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Midterm elections: Republicans have a narrow lead in the House while Senate control hangs in balance

House projections by major news networks award the House to the Republicans, while the Senate race hangs in the balance. Biden's next two years are set to be uphill


A total of 41.2 million early mail-in ballots revealed an America determined to participate in and defend democracy and the vote against any sectarian assault. This is the America that emerged victorious from the polls. Only a few hours before Midterm election polls close across the country, the Republicans seem to be headed for a win in the House, while the Senate still hangs in the balance, with a handful of make-or-break races. Yet the ‘Red Wave’ that the Grand Old Party dreamed of has not materialised, while the Democrats seem to have at least averted disaster. Pending the official results, therefore, U.S. voters are the only ones who can claim and declare outright victory, with an unprecedented turnout for a midterm election contest. In fact, the numbers driving the run-up to the vote show that 80% of US citizens flocked to the polls to stop the opposing party, blamed for destroying “the country as we knew it.” But it seems that demonising partisanship was not fully rewarded by voters. In fact, many of former President Donald Trump’s endorsed candidates have been defeated, ultimately a disappointment for the tycoon who took credit for the purported wins well in advance. Indeed, Trump backed over 300 Midterm candidates in the hope of eventually using the wins as a springboard for his 2024 presidential campaign, which he is expected to announce on December 15.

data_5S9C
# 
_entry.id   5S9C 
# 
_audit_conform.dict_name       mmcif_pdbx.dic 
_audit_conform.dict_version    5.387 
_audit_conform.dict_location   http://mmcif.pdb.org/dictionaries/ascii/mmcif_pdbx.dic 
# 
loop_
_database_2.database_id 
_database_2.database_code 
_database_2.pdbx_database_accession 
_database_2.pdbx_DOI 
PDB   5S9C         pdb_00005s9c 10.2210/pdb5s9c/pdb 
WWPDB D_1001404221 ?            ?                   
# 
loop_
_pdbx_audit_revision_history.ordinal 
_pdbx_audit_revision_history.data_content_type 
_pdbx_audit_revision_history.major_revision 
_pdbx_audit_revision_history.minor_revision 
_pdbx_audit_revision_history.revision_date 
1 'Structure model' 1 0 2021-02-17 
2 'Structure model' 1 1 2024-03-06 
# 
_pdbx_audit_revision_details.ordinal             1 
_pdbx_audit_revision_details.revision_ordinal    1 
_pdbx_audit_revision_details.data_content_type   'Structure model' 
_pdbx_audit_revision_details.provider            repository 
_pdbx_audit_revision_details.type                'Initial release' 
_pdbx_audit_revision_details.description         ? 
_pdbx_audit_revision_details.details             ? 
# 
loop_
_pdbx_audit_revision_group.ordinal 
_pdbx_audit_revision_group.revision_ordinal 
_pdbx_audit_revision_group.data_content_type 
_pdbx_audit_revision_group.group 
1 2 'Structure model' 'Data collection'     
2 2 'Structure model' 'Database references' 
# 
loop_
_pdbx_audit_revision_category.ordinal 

Trump’s political right enjoyed the thrill of success thanks to the wins of two women: Congresswoman Marjorie Taylor Greene, Marjorie Taylor Greene, a far-right conspiracy theorist, was re-elected in Georgia, while former White House press secretary Sarah Sanders has been elected the first woman Governor of Arkansas. Republican Katie Britt won the Senate race in Alabama to no great surprise, making her the first woman elected to represent the southern State at the Senate.

The United States saw other historic firsts: Wes Moore became the first African-American governor of Maryland, while Democrat Maura Healey became the first openly lesbian governor of Massachusetts. In the House of Representatives, Democrat Maxwell Alejandro Frost is the first member of Generation Z  – born between 1996 and 2012 – to win a seat in Congress. Republican U.S. Rep. Markwayne Mullin, a citizen of the Cherokee Nation, is the first Native American Senator since 1925. Meanwhile, Trump-backed Republican Senate candidate J.D. Vance was elected in Ohio, partly thanks to financial support from Senate Minority Leader Mitch McConnell. U.S. Senator Chuck Schumer won re-election for a fifth consecutive term, a first for New York State.

Midterm election day included also gubernatorial elections. Texas governor Greg Abbott won a third term in office, defeating the Democratic presidential primary candidate. Florida’s Governor Ron DeSantis was also re-elected. DeSantis, seen as a possible Republican challenger of Donald Trump for the US Presidential election in 2024, has been advised to stay out of the presidential race.

Democrat Josh Shapiro won the governor’s race in Pennsylvania, while Republican Governor Brian Kemp won re-election in Georgia. He had not bowed down to Trump’s threats to overturn President-elect Joe Biden after the presidential defeat.

The US president telephoned the election winners: Maura Healey in Massachusetts, Dan McKee in Rhode Island, Jared Polis in Colorado; Majority Senator Schumer, elected in New York, along with Peter Welch of Vermont and Congresswoman Lisa Blunt Rochester.

The House and Senate election results will shape Biden’s upcoming agenda and serve as a referendum on his administration, as the country is facing record-breaking inflation and chaos surrounding the protection of democracy.

House of Representatives Speaker Nancy Pelosi, reaffirmed the importance of the vote, adding that “whatever the outcome, we will respect it” in keeping with the sound democratic principle of political alternation, befitting of any free country and of a long-standing democracy like the United States.

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